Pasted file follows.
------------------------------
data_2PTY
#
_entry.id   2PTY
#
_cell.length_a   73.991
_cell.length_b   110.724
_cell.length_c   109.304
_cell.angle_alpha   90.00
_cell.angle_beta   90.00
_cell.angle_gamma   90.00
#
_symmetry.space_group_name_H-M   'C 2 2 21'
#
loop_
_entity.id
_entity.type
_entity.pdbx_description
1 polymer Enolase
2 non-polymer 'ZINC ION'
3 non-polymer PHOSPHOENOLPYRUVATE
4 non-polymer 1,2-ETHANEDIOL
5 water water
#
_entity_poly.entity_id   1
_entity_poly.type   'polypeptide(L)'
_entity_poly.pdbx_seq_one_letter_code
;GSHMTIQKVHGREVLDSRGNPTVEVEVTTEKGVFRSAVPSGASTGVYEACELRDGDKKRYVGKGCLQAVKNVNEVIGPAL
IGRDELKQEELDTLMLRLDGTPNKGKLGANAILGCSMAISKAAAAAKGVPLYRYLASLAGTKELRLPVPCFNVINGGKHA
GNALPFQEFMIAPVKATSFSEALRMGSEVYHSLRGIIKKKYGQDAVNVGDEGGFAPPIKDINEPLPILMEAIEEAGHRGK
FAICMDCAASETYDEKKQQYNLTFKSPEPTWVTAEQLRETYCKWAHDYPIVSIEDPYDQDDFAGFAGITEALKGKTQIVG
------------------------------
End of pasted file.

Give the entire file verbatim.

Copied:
data_2PTY
#
_entry.id   2PTY
#
_cell.length_a   73.991
_cell.length_b   110.724
_cell.length_c   109.304
_cell.angle_alpha   90.00
_cell.angle_beta   90.00
_cell.angle_gamma   90.00
#
_symmetry.space_group_name_H-M   'C 2 2 21'
#
loop_
_entity.id
_entity.type
_entity.pdbx_description
1 polymer Enolase
2 non-polymer 'ZINC ION'
3 non-polymer PHOSPHOENOLPYRUVATE
4 non-polymer 1,2-ETHANEDIOL
5 water water
#
_entity_poly.entity_id   1
_entity_poly.type   'polypeptide(L)'
_entity_poly.pdbx_seq_one_letter_code
;GSHMTIQKVHGREVLDSRGNPTVEVEVTTEKGVFRSAVPSGASTGVYEACELRDGDKKRYVGKGCLQAVKNVNEVIGPAL
IGRDELKQEELDTLMLRLDGTPNKGKLGANAILGCSMAISKAAAAAKGVPLYRYLASLAGTKELRLPVPCFNVINGGKHA
GNALPFQEFMIAPVKATSFSEALRMGSEVYHSLRGIIKKKYGQDAVNVGDEGGFAPPIKDINEPLPILMEAIEEAGHRGK
FAICMDCAASETYDEKKQQYNLTFKSPEPTWVTAEQLRETYCKWAHDYPIVSIEDPYDQDDFAGFAGITEALKGKTQIVG